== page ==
Meteorological data, comprising standard parameters like temperature, pressure, humidity, wind speed, accompanied by detailed analysis of rain characteristics, wind and pressure variations, snow composition, etc. are collected at the Conrad Observatory. Sophisticated state-of-the-art instrumentation is used for this purpose. A series of sensors is mounted on the chimney above the observatory (Fig. 1). Meteorological sensors are accompanied by GPS and data transfer antenna. Various additional sensors are placed in the vicinity of the COBS. The primary aim of meteorological measurements is supporting geophysical recording and particularly its interpretation. Therefore the spatial and temporal resolution of data collection is well beyond the typically used meteorological standards.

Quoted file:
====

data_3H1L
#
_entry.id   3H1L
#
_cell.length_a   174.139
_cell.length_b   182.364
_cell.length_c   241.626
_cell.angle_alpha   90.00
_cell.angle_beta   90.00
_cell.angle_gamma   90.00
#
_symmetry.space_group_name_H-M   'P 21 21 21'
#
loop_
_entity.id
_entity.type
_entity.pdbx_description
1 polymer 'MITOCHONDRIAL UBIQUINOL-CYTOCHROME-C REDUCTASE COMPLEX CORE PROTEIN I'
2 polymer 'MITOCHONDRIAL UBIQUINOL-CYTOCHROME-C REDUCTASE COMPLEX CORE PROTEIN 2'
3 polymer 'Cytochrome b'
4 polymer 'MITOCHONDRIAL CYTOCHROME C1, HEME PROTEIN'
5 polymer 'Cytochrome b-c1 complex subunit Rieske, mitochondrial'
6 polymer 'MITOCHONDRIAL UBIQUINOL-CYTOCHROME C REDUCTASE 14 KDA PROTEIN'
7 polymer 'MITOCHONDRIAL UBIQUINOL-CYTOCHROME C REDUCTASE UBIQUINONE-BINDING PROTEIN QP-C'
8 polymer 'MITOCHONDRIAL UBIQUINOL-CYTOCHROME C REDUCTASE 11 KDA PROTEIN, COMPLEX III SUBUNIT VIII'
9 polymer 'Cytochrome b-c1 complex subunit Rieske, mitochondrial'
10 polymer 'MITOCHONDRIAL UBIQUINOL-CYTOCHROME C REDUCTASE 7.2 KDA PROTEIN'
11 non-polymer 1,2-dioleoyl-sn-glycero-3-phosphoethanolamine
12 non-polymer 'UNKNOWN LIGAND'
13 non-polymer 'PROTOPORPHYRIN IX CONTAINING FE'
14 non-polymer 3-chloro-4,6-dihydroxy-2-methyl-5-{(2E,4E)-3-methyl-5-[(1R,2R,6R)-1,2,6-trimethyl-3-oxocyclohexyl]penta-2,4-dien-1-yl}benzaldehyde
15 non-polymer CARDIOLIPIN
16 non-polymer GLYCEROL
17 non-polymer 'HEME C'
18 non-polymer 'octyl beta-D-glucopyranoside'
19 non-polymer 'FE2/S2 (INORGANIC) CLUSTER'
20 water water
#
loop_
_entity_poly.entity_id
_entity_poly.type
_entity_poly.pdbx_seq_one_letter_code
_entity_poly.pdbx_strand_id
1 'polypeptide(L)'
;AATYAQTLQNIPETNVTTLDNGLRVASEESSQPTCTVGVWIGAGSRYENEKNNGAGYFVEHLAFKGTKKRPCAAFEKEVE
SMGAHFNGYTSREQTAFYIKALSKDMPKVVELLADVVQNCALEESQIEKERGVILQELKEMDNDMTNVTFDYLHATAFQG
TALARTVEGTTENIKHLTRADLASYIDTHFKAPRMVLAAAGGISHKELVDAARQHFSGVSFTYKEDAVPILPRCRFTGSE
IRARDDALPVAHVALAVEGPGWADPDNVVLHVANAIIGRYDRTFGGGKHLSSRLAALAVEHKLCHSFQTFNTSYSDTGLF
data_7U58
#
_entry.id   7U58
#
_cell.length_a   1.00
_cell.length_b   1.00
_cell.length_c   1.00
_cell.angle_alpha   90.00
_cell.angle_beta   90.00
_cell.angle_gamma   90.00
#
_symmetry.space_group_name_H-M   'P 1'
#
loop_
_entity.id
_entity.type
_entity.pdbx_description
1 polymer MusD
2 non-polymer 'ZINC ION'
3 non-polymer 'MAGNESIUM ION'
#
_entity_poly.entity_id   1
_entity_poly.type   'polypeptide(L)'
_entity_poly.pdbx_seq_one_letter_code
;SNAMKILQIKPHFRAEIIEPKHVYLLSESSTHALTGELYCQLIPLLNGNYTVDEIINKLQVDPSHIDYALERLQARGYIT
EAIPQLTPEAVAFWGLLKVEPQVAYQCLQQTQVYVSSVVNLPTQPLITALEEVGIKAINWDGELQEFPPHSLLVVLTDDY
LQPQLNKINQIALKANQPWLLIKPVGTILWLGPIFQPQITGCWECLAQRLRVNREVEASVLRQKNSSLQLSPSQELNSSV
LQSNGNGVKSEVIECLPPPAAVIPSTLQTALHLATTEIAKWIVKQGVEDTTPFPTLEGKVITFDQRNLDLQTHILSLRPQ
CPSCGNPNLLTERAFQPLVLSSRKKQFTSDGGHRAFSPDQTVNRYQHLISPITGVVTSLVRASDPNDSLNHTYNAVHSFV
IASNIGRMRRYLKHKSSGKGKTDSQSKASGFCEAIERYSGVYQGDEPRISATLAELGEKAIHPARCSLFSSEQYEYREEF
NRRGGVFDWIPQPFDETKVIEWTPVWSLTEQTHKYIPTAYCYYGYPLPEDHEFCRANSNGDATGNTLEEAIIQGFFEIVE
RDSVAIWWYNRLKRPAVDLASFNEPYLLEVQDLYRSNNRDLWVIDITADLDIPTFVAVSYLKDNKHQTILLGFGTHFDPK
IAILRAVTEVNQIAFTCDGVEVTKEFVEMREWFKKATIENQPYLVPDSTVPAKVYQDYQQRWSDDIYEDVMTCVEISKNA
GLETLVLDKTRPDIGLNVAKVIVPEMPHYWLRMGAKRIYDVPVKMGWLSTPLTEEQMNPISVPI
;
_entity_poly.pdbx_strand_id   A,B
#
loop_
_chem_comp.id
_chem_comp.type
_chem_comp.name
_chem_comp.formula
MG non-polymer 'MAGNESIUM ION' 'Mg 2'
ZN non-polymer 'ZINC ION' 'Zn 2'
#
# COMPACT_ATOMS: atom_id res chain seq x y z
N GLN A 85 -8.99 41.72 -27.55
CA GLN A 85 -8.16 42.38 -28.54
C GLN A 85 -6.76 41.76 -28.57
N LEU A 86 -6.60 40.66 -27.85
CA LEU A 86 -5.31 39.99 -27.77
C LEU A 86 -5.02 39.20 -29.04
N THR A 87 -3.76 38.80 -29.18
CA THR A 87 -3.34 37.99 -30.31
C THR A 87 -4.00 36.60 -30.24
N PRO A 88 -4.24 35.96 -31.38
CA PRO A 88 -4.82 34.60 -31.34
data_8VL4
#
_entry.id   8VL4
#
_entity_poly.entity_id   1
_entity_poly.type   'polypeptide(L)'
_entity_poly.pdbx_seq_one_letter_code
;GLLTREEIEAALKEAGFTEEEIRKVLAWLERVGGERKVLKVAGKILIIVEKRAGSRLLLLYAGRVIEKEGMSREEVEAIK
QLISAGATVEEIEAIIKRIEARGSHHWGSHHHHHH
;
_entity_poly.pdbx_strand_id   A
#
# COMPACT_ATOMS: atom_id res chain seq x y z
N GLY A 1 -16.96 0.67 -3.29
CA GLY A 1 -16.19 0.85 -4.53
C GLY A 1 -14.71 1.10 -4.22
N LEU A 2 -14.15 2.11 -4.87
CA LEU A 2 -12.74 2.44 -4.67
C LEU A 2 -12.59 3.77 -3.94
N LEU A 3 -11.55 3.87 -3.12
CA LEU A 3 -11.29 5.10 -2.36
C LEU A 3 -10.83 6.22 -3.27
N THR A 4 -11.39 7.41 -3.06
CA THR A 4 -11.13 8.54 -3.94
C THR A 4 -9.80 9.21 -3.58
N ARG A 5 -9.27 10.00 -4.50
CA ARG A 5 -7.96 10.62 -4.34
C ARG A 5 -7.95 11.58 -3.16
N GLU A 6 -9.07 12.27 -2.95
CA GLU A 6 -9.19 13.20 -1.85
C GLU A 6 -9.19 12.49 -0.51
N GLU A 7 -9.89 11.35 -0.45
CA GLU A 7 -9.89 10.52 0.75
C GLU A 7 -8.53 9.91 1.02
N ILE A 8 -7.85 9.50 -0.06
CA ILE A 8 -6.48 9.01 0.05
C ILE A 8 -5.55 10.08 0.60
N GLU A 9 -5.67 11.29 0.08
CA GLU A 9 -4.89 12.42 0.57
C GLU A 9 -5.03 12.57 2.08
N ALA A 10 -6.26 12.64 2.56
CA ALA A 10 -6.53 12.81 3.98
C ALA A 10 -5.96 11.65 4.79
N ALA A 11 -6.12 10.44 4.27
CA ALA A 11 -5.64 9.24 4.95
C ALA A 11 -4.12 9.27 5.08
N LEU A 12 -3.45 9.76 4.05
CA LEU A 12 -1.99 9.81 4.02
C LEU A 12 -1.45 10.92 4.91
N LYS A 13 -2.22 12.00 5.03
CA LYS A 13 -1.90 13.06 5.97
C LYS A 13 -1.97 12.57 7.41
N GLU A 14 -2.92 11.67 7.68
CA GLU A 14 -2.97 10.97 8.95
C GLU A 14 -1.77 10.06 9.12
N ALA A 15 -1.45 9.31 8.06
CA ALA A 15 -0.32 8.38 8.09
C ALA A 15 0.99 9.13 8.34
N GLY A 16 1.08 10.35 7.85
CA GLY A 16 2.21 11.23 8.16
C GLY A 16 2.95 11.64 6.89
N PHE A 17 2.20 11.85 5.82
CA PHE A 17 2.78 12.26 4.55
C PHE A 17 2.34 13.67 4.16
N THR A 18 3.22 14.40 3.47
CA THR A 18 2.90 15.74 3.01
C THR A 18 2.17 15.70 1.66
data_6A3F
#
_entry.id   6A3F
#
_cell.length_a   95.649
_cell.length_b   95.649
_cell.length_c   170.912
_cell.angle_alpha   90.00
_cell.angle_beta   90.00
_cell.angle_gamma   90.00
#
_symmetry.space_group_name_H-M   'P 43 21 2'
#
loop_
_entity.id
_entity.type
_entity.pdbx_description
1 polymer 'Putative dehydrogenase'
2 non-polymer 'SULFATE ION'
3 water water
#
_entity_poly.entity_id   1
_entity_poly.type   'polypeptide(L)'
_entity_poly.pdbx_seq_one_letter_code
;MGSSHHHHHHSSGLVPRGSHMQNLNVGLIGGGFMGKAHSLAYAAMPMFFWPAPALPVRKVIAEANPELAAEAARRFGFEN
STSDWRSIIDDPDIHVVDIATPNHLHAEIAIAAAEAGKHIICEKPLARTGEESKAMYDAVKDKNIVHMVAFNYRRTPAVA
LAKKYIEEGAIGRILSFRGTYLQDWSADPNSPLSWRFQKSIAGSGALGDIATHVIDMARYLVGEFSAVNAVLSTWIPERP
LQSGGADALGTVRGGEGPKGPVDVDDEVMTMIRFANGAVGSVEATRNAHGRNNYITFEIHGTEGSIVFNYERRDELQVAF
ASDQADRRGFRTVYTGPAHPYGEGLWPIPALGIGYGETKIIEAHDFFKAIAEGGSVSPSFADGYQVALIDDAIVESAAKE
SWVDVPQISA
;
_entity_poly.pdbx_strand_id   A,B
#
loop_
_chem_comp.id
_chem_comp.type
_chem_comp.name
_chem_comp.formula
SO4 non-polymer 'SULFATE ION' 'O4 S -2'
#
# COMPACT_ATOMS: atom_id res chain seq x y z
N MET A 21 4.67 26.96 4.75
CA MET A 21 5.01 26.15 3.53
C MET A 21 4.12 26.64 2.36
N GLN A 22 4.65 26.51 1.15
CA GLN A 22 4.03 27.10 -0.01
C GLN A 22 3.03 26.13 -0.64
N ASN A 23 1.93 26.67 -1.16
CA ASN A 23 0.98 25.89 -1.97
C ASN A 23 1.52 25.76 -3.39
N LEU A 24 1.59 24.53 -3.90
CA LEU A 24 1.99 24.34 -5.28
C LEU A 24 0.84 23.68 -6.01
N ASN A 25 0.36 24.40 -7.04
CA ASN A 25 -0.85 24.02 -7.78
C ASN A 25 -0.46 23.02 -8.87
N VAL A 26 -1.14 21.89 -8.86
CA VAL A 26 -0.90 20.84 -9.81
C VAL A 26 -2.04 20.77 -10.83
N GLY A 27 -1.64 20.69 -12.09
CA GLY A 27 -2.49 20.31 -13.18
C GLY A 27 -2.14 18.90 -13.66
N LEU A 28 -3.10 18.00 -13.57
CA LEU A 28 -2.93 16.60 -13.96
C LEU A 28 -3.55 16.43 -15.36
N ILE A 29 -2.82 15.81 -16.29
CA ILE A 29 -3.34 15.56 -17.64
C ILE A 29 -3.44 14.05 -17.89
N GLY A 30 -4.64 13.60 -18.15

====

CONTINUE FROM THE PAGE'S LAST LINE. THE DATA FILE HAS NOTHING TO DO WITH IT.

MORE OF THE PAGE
Fig. 1: Meteorological sensors above the COBS


Beside meteorological observations the observatory provides due to its excellent infrastructure a platform for testing new developments and ideas regarding improvements of weather and climate recording. Among those new developments which are subjected to long term testing at the COBS site is METLIFT, developed under supervision of Prof. Dorninger, University of Vienna (Fig. 2). This new device will provide accurate measurements of meteorological parameters even in extremely snow rich environments. These usually falsify the accurate position of the sensor relative to the snow surface or even bury the sensor under the snow. METLIFT was recently deployed close to the Conrad Observatory and overcomes this problems. A snow height sensor measures the distance to the snow surface. If certain limits are exceeded the whole station is lifted accordingly.

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